The sermon that followed was skilful and convincing; that is, it would have been convincing to men who were not steeped in centuries of prejudice. The audacity of his final denunciation, "Ye stiff-necked and uncircumcised in heart and ears, ye do always resist the Holy Spirit", added to the anger of the crowd, and turned the solemn Sanhedrin into a mob of murderers Judges, prosecutors, witnesses, and spectators "rushed upon him with one accord".

His Death

"Now when they heard these things they were cut to the heart, and they gnashed on him with their teeth... But they cried out with a loud voice, and stopped their ears, and rushed upon him with one accord; and they cast him out of the city, and stoned him."

"But he, being full of the Holy Spirit, looked a stedfastly into heaven, and saw the glory of God and Jesus standing on the right hand of God, and said, Behold I see the heavens opened, and the Son of man standing on the right hand of God... And they stoned Stephen calling upon the Lord, and saying, Lord Jesus, receive my spirit. And he kneeled down, and cried with a loud voice, Lord; lay not this sin to their charge. And when he had said this, he fell asleep."

Contrast, if you will, the action of the accusers with the words and hearing of Stephen in this hour of his death. Stephen's scathing invective affected them as if he had laid them across the sawhorses and had begun to say them in two; they were "cut to the heart", literally, "sawn asunder"; they were men turned to brute beasts gnashing and grinding their teeth, crying aloud, stopping their ears.

But the storm of righteous indignation and son that had hurled the thunderbolt into their faces has passed, and note the calmness of the death of this first martyr, as the calm returns after the storm. As if appealing any injustice to the great Court of Heaven, "he looked up stedfastly into heaven, and saw the glory of God, and Jesus standing on the right hand of God Where the usual attitude of Jesus is "sitting" at the right hand of God, Jesus is "standing", as if to witness the death of his faithful follower. Stephen said, "Lord Jesus, receive my spirit". His was a death of faith, of certainty. No gloom or doubt about the future life troubled him, for he had seen Jesus; his death was not trembling leap into the dark by one who had no hope. In the midst of violence, noise, and tumult, with stones pelting his body, a prayer of forgiveness is offered up behalf of his tormentors. And saying this, he "fell asleep".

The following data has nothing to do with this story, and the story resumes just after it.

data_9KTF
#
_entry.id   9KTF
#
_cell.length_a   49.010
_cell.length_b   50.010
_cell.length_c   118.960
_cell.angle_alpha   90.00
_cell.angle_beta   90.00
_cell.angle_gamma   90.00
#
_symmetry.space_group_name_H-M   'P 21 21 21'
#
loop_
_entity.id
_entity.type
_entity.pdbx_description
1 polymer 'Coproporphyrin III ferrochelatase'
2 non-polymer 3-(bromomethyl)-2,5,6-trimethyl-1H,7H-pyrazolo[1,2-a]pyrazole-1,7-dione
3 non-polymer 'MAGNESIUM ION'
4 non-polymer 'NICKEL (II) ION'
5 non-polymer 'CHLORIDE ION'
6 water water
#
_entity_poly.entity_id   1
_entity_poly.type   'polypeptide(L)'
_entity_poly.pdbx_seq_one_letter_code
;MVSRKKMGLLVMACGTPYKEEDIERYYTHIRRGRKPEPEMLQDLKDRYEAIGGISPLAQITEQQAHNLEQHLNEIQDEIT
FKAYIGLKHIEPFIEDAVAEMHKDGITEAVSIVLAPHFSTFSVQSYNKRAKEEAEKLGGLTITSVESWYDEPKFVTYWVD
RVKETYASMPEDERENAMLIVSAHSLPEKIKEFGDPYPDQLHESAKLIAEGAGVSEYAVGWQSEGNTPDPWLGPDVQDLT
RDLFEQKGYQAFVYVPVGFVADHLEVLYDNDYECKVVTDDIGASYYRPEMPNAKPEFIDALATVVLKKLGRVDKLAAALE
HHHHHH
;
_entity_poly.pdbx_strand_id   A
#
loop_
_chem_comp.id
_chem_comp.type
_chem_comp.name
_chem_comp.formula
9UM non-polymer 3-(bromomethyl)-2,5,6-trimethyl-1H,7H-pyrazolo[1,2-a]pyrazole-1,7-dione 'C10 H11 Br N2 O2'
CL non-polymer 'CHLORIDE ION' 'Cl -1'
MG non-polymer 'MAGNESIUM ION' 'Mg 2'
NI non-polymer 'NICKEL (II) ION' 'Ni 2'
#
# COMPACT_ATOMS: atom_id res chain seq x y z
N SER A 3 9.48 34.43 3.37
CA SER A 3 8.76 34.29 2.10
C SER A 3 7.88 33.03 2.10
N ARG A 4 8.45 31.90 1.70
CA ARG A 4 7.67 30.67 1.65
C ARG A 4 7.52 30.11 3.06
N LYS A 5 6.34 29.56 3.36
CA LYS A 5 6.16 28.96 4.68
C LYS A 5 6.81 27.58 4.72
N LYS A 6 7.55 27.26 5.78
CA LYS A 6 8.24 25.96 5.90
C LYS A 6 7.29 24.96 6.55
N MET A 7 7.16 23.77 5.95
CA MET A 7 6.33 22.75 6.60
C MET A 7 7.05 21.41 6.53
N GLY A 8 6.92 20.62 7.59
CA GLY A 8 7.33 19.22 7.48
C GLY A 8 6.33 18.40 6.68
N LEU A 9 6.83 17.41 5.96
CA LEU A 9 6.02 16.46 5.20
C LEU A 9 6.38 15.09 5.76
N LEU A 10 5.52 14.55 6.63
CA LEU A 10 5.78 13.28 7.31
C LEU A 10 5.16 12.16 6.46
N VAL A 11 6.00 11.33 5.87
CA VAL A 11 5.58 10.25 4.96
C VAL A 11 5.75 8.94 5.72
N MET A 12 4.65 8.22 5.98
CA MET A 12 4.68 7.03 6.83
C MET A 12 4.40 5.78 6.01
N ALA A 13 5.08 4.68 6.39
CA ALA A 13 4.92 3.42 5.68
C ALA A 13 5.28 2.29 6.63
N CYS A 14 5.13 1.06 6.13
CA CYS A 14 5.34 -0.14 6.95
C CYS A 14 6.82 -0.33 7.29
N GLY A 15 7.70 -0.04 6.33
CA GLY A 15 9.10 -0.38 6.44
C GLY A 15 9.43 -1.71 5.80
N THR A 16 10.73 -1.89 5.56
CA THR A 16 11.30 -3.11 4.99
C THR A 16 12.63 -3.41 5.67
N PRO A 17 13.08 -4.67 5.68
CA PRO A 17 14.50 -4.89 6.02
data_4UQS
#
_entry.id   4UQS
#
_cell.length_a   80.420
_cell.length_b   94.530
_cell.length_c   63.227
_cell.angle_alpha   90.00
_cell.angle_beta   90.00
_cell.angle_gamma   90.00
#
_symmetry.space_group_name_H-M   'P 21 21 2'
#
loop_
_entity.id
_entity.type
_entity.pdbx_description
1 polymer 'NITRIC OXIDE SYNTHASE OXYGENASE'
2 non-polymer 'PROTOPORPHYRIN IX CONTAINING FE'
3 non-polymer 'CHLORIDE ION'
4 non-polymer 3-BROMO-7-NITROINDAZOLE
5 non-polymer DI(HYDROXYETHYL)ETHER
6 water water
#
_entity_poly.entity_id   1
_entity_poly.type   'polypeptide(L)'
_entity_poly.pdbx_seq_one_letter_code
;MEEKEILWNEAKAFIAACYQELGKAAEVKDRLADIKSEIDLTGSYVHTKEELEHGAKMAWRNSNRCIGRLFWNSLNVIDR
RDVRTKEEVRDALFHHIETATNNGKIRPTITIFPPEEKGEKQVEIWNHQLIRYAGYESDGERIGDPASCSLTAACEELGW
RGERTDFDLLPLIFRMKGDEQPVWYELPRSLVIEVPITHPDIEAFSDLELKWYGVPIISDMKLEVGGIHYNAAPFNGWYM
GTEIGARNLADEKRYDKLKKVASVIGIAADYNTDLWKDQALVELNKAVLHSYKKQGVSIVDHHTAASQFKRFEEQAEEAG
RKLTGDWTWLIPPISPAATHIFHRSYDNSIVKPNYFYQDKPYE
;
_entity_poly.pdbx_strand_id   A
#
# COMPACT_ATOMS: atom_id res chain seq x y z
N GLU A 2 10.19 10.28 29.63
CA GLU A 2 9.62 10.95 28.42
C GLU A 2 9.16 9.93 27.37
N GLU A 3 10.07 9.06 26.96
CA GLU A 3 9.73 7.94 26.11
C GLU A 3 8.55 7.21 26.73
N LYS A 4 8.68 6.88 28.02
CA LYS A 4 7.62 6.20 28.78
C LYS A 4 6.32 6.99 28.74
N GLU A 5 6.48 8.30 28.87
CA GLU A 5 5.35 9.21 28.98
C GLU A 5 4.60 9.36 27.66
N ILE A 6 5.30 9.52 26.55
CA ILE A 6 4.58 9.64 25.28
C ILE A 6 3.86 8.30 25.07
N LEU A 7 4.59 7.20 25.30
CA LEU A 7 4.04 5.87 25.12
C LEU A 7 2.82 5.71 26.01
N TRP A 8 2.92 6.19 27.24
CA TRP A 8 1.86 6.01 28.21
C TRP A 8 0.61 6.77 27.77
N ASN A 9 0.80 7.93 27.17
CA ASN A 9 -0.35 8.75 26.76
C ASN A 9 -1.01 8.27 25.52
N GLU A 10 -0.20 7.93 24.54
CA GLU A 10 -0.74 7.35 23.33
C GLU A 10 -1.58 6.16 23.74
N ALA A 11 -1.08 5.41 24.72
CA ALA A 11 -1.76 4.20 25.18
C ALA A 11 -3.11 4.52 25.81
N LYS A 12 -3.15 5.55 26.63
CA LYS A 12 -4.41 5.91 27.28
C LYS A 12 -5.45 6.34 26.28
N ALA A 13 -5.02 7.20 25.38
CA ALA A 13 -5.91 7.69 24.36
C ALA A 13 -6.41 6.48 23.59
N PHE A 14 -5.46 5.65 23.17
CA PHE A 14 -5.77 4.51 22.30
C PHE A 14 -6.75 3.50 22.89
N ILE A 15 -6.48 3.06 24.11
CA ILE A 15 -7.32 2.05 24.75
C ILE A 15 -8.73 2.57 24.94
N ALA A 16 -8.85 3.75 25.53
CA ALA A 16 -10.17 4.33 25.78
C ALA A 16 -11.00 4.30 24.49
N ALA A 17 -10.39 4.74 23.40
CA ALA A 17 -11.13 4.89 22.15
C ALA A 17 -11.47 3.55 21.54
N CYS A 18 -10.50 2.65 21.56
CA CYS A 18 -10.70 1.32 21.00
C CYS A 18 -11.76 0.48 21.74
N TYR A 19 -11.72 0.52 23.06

Had you observed that the Bible teaches the doctrine of immortality not only by direct precept, but by example as well? In this instance one who had the full use of his faculties, one who had just preached one of the great sermons of all time, before he was rushed out of the city to be stoned, said, "I see the heavens opened, and the Son of man standing on the right hand of God". Note his assurance, his confidence!

The death of this good man must have given fortitude to the Jerusalem disciples during the persecution that followed. The world had learned that faith in Christ would cause men to be courageous, but they now learn that this intrepidity, founded on the sincere belief in Jesus, would not fail even in the face of violent death. How many of them must have remembered Stephen when they were confronted with the decision to either renounce Jesus, or suffer! Perhaps even the one who held the garments of those who stoned him remembered, when about thirty years later he also was called upon to die for his Lord.

His Burial

"And devout men buried Stephen, and made great lamentation over him". What a great funeral service!" Loving brethren laid his body to rest until the great resurrection day, and his spirit returned to God who gave it.